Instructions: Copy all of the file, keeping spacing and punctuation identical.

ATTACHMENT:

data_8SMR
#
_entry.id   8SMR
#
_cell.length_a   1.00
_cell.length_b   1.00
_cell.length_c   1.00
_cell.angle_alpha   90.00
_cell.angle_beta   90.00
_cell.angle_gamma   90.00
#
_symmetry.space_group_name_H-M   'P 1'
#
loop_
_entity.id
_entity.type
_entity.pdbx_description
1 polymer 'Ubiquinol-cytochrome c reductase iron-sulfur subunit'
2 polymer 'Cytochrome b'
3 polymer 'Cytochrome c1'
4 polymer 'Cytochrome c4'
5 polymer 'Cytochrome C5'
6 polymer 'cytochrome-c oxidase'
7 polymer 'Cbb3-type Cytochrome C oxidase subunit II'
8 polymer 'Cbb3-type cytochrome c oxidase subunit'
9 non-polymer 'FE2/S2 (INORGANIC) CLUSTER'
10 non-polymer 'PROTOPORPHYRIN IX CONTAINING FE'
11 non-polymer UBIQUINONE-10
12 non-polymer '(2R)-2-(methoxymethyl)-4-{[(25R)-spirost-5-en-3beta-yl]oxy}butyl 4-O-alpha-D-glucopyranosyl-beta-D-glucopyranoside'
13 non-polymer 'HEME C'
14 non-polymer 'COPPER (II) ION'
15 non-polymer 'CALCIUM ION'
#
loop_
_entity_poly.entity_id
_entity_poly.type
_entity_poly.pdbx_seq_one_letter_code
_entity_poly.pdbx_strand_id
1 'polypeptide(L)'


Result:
data_8SMR
#
_entry.id   8SMR
#
_cell.length_a   1.00
_cell.length_b   1.00
_cell.length_c   1.00
_cell.angle_alpha   90.00
_cell.angle_beta   90.00
_cell.angle_gamma   90.00
#
_symmetry.space_group_name_H-M   'P 1'
#
loop_
_entity.id
_entity.type
_entity.pdbx_description
1 polymer 'Ubiquinol-cytochrome c reductase iron-sulfur subunit'
2 polymer 'Cytochrome b'
3 polymer 'Cytochrome c1'
4 polymer 'Cytochrome c4'
5 polymer 'Cytochrome C5'
6 polymer 'cytochrome-c oxidase'
7 polymer 'Cbb3-type Cytochrome C oxidase subunit II'
8 polymer 'Cbb3-type cytochrome c oxidase subunit'
9 non-polymer 'FE2/S2 (INORGANIC) CLUSTER'
10 non-polymer 'PROTOPORPHYRIN IX CONTAINING FE'
11 non-polymer UBIQUINONE-10
12 non-polymer '(2R)-2-(methoxymethyl)-4-{[(25R)-spirost-5-en-3beta-yl]oxy}butyl 4-O-alpha-D-glucopyranosyl-beta-D-glucopyranoside'
13 non-polymer 'HEME C'
14 non-polymer 'COPPER (II) ION'
15 non-polymer 'CALCIUM ION'
#
loop_
_entity_poly.entity_id
_entity_poly.type
_entity_poly.pdbx_seq_one_letter_code
_entity_poly.pdbx_strand_id
1 'polypeptide(L)'